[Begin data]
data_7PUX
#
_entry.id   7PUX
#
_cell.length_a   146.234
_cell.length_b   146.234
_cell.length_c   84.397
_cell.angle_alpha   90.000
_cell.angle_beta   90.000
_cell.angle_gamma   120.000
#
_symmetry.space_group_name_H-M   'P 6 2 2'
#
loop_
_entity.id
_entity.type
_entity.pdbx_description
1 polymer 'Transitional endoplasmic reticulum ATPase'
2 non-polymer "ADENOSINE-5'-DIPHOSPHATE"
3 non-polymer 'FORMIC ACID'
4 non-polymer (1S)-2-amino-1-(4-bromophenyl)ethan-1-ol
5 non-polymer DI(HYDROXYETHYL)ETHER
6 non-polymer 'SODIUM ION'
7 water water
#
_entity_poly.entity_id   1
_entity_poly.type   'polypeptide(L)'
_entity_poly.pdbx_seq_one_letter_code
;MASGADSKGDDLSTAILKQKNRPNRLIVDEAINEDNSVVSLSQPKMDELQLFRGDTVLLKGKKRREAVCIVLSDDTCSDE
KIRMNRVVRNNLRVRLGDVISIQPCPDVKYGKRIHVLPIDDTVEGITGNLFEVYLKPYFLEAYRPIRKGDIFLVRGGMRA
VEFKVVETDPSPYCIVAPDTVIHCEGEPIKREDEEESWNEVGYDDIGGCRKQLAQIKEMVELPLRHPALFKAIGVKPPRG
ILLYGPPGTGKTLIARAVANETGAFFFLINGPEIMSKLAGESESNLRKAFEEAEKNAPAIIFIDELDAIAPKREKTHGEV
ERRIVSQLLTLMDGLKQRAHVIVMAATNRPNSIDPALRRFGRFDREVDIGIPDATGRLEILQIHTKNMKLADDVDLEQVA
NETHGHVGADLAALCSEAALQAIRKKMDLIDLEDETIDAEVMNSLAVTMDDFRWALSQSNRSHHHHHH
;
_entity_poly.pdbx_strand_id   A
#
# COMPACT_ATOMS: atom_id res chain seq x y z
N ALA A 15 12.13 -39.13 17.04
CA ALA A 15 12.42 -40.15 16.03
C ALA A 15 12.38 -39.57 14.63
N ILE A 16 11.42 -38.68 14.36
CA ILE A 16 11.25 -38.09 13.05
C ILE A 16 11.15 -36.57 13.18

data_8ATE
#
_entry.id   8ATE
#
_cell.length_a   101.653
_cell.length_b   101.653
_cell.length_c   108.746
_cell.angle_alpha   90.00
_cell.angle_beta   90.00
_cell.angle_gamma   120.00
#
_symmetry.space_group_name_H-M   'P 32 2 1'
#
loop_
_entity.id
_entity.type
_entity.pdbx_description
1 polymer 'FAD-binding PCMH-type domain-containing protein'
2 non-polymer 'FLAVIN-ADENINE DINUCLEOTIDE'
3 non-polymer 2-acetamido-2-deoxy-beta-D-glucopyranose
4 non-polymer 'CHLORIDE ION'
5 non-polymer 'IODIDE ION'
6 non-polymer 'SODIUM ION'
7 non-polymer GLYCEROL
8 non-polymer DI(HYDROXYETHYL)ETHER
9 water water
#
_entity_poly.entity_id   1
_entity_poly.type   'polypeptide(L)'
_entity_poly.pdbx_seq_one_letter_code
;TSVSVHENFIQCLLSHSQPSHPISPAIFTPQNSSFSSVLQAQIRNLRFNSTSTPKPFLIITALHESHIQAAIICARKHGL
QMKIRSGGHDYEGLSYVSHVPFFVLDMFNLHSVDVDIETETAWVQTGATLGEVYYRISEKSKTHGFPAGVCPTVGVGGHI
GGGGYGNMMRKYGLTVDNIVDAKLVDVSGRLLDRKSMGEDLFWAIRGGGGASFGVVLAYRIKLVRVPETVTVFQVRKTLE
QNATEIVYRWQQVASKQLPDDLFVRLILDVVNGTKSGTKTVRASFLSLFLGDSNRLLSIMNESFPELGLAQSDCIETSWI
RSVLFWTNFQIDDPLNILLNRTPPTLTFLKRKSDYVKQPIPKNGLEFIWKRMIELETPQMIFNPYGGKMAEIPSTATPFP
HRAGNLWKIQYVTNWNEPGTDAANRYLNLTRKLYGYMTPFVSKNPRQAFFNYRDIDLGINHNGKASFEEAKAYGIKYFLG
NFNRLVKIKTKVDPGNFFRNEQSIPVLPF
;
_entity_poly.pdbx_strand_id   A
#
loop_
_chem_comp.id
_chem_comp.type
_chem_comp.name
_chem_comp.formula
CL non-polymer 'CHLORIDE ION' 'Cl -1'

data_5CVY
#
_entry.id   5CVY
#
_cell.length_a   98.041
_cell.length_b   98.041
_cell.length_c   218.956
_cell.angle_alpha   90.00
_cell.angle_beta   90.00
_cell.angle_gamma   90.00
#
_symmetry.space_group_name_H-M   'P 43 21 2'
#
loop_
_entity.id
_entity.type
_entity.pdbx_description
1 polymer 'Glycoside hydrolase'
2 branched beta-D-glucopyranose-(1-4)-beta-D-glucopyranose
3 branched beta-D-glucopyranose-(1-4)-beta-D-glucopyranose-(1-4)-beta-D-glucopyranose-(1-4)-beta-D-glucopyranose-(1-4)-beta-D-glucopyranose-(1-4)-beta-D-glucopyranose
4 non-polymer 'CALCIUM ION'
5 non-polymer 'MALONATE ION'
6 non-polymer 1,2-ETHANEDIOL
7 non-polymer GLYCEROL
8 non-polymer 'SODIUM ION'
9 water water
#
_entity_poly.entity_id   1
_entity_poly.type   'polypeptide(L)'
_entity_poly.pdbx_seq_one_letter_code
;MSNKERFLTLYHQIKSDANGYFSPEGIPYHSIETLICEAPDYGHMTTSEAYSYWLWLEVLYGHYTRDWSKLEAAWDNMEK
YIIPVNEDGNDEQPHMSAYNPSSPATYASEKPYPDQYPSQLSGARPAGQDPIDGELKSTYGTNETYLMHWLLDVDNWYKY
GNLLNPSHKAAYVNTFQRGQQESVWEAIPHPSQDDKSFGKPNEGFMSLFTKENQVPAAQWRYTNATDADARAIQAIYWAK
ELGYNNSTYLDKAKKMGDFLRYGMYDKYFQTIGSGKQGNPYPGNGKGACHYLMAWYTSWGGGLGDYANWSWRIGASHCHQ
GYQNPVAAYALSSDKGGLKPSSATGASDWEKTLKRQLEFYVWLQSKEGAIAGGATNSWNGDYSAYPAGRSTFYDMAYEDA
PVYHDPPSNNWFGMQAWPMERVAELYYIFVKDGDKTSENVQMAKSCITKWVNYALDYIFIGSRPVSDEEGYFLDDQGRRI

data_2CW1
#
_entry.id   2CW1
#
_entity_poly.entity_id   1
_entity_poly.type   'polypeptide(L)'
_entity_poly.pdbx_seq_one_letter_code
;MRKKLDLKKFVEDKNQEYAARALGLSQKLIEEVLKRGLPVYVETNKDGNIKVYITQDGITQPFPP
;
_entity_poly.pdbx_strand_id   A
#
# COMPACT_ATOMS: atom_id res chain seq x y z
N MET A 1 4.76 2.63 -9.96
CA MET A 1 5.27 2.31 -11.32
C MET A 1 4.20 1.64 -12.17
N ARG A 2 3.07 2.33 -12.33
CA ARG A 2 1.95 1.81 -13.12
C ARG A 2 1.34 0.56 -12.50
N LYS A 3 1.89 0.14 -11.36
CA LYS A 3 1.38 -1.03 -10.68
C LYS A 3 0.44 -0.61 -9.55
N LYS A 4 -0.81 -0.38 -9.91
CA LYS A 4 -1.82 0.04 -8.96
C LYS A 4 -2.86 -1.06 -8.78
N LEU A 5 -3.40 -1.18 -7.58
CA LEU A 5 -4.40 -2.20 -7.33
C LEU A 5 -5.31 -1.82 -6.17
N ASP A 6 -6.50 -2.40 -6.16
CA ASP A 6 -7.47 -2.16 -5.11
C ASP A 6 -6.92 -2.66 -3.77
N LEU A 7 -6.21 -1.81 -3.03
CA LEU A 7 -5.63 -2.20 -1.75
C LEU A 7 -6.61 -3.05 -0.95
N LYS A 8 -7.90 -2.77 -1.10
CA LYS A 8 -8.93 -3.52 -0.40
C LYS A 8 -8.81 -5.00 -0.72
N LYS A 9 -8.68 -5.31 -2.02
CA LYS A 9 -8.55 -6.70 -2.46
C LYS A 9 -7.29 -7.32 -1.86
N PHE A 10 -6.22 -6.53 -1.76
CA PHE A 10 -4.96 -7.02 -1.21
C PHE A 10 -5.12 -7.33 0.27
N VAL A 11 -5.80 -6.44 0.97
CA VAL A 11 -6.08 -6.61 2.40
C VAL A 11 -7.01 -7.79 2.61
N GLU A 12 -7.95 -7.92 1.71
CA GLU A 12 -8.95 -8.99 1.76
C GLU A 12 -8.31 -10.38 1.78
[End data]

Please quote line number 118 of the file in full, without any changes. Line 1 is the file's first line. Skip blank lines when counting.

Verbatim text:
_entity_poly.entity_id   1